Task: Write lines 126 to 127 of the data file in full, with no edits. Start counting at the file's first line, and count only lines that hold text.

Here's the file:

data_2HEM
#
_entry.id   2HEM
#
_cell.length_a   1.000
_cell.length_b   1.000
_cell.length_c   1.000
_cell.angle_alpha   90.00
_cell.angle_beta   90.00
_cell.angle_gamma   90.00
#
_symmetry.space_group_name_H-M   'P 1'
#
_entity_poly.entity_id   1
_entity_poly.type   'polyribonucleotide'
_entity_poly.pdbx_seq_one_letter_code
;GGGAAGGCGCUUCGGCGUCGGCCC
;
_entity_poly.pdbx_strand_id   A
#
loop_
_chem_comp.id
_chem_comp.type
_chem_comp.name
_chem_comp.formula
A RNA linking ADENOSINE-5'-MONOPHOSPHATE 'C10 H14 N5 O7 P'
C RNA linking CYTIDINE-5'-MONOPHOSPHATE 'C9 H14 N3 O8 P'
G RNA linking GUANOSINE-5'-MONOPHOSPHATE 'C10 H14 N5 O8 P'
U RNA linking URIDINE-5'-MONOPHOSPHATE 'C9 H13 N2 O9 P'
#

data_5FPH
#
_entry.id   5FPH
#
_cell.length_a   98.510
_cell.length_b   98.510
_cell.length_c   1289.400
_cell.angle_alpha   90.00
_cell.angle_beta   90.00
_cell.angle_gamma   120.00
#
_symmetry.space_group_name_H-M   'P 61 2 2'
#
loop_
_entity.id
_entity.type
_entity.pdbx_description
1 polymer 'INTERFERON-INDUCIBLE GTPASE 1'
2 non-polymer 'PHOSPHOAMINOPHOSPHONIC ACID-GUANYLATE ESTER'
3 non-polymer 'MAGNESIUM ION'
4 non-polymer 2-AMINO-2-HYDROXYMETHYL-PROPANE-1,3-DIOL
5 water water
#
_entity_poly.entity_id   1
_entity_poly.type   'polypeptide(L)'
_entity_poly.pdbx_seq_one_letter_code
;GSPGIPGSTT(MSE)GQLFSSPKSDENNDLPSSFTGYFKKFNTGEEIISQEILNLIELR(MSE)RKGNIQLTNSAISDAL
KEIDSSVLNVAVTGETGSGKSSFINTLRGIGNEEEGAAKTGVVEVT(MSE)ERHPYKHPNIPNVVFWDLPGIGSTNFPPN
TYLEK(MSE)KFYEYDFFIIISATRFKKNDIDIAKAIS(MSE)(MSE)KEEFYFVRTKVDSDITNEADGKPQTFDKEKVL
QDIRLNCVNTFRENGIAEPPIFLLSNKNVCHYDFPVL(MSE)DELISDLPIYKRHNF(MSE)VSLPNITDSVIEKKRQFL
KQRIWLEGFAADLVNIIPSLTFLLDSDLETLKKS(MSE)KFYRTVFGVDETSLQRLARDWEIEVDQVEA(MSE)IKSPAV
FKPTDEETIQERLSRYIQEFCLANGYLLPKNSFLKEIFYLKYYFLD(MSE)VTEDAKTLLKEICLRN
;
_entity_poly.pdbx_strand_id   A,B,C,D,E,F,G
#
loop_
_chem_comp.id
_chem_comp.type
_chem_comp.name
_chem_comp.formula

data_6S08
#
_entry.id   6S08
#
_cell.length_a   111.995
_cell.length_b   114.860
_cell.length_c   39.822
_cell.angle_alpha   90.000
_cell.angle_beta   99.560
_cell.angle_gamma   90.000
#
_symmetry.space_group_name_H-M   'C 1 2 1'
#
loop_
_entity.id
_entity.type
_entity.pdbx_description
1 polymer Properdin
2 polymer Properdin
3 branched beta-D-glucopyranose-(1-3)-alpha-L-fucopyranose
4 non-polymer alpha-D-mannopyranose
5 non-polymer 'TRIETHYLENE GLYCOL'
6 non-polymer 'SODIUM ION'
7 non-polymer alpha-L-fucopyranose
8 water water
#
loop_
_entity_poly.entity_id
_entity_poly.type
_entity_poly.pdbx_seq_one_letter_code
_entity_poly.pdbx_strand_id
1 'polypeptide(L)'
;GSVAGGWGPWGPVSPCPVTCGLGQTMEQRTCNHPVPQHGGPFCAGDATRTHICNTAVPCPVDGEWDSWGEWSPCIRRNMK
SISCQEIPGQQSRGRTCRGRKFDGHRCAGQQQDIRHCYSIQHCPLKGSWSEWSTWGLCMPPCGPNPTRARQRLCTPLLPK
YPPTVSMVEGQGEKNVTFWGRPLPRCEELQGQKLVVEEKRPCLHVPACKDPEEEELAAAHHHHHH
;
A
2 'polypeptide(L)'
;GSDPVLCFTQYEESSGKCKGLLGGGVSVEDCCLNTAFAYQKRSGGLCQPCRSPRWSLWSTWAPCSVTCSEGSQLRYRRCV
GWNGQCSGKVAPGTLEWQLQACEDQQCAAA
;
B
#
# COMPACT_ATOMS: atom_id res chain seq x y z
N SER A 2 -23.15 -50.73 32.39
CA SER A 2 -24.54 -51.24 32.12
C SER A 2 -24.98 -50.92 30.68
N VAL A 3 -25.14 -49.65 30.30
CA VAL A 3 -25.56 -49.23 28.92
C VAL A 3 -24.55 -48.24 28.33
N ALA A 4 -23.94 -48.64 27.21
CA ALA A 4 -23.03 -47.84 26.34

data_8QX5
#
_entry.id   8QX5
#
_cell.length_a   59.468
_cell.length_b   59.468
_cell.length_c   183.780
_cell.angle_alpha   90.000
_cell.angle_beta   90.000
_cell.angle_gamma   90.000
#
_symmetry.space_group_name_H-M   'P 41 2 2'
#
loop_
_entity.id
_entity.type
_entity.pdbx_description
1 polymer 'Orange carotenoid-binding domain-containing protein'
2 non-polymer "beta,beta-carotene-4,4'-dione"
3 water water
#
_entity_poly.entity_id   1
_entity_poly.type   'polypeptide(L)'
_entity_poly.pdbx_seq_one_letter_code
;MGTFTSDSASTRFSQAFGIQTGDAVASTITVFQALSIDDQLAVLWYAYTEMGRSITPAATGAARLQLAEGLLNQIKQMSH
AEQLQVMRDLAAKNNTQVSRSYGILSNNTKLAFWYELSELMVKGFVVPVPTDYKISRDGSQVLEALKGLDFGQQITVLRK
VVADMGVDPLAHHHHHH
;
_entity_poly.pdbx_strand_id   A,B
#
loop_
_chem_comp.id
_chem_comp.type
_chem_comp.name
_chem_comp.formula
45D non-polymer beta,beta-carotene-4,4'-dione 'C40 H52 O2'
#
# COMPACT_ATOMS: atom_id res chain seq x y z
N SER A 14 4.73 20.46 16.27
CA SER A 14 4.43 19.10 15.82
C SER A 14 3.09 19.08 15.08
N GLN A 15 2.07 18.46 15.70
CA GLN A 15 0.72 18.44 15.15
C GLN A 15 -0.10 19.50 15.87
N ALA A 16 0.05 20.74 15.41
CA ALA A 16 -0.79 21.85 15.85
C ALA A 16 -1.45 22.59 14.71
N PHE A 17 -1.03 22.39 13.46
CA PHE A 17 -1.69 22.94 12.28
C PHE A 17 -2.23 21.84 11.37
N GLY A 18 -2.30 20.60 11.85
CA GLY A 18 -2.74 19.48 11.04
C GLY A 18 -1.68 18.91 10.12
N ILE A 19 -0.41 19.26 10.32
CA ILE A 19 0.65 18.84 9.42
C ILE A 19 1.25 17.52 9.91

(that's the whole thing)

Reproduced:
#
_cell.length_a   59.468